A Canberra woman says she lucky to be alive after being rescued from a fast moving channel at the entrance to Burrill Lake on Sunday.
A non-swimmer, Krystle Vicencio entered the water with her cousin without realising the depth and strength of the current and was quickly swept off her feet.
Krystle said she started to panic and was ten seconds from going under when she was pulled from the water by a local couple known only as Andrew and Aga.
She says she is lucky to be alive and has thanked her rescuers.
"I was scared and starting to panic, so I yelled for help," Krystle said.
"I'm so lucky they came to help and didn't just walk past."
She is warning other visitors to the coast to take extra care before entering the water, no matter how inviting it looks.
"It looked so nice and people were having fun," she said.
"I had no idea it was so deep and the current was so strong."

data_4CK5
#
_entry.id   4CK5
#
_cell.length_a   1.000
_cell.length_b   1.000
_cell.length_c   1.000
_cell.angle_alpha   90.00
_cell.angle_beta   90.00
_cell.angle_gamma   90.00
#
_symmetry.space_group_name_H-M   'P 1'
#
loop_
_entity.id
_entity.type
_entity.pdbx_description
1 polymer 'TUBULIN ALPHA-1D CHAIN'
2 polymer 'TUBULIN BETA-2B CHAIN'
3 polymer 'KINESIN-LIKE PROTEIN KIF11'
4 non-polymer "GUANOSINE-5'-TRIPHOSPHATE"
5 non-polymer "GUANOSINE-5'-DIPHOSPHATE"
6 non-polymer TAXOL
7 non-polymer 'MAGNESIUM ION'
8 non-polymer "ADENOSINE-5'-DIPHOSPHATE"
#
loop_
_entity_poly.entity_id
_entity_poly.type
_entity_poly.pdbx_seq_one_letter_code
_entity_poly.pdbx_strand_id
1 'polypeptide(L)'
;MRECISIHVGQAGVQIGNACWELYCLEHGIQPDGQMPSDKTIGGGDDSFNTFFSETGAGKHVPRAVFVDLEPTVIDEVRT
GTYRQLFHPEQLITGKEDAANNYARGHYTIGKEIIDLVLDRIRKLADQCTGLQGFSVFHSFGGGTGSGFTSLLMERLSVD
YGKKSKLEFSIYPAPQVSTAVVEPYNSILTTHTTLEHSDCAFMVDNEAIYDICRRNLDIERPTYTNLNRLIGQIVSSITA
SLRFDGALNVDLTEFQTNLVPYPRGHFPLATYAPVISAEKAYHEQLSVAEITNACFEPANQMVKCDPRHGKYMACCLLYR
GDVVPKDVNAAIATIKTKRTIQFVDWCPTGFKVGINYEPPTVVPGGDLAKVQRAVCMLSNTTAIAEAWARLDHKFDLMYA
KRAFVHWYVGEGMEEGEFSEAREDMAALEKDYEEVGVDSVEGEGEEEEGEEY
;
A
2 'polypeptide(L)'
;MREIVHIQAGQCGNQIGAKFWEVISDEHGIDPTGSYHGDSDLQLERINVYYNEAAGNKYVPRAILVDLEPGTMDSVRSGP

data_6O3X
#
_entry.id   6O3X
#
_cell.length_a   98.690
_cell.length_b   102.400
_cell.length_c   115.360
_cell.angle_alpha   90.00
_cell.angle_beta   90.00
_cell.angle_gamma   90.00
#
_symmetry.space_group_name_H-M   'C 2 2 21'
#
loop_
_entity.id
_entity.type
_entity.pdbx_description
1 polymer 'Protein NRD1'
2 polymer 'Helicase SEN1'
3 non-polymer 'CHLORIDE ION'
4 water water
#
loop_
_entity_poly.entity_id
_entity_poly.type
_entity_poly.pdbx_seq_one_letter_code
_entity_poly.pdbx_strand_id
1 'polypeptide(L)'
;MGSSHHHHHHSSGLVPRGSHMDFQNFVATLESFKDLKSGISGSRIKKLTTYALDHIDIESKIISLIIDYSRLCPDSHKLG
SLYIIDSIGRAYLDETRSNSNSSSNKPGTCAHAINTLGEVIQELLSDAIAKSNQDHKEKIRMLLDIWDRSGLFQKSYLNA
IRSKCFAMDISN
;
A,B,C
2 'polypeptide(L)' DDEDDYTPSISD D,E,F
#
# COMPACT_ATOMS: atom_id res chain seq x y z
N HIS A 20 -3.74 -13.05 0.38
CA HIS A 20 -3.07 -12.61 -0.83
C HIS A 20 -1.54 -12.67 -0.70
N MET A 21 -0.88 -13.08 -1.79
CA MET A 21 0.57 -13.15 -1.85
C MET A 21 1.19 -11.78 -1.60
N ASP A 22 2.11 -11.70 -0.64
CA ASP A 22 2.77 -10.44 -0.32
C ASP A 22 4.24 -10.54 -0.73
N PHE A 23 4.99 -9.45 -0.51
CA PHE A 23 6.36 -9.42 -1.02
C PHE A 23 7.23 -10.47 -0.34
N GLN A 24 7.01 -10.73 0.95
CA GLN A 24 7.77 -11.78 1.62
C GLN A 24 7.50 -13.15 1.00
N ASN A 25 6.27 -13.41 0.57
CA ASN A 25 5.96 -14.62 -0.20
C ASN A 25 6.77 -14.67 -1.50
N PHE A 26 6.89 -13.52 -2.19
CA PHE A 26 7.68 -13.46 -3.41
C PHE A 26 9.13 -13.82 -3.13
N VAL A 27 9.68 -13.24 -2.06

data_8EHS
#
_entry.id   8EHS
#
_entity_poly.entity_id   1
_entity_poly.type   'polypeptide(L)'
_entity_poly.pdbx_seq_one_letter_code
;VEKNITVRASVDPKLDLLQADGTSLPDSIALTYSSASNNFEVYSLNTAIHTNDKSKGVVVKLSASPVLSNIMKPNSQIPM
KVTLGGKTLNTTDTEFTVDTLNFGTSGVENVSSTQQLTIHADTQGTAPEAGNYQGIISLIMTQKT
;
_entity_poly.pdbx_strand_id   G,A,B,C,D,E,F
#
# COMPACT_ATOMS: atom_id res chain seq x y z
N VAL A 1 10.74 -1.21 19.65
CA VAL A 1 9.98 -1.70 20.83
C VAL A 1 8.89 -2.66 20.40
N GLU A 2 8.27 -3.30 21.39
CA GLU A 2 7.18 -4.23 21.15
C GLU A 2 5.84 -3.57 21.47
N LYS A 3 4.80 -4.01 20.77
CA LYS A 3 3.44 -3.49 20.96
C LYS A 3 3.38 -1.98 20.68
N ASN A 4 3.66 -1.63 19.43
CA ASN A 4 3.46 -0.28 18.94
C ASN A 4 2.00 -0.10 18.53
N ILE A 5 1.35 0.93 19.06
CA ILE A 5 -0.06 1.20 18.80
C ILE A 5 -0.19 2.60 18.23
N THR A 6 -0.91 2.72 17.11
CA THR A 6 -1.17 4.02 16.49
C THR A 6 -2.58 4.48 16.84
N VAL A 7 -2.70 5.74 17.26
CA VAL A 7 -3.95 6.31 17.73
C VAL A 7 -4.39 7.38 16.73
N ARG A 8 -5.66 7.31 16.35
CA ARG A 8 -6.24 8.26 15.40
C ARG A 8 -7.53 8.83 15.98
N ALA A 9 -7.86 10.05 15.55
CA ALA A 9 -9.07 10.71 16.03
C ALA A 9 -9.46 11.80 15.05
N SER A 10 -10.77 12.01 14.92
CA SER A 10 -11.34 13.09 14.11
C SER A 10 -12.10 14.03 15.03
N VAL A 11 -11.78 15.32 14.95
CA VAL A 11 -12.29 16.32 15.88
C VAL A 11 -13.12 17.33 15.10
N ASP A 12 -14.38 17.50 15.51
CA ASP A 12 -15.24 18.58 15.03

Krystle said after being rescued, she went straight home to her family in Canberra.
"I arrived home and my Christmas tree was up and I started thinking about all the what-ifs."
She said she is going to learn to swim, and to float on her back.
"I'm definitely going to learn to swim so I am more confident in the water," she added.
"I love the beach, but next time I come to the coast I'm going to be more careful.
"I would encourage people to read the warning signs and talk to the locals before they enter the water - even if it looks amazing.
"Swimming between the flags is the best idea."
In a separate incident, two off duty lifesavers rescued a group of swimmers that got into trouble after hours at Shoalhaven Heads over the weekend, highlighting the need for public awareness of rips and using the Beachsafe app to find out about local conditions.
And the South East Sydney Multicultural Water Safety Committee today launched a new website, watersafe.org.au, that provides water and beach safety advice to culturally and linguistically diverse communities before they head to our coast over summer.
Photo Katrina Condie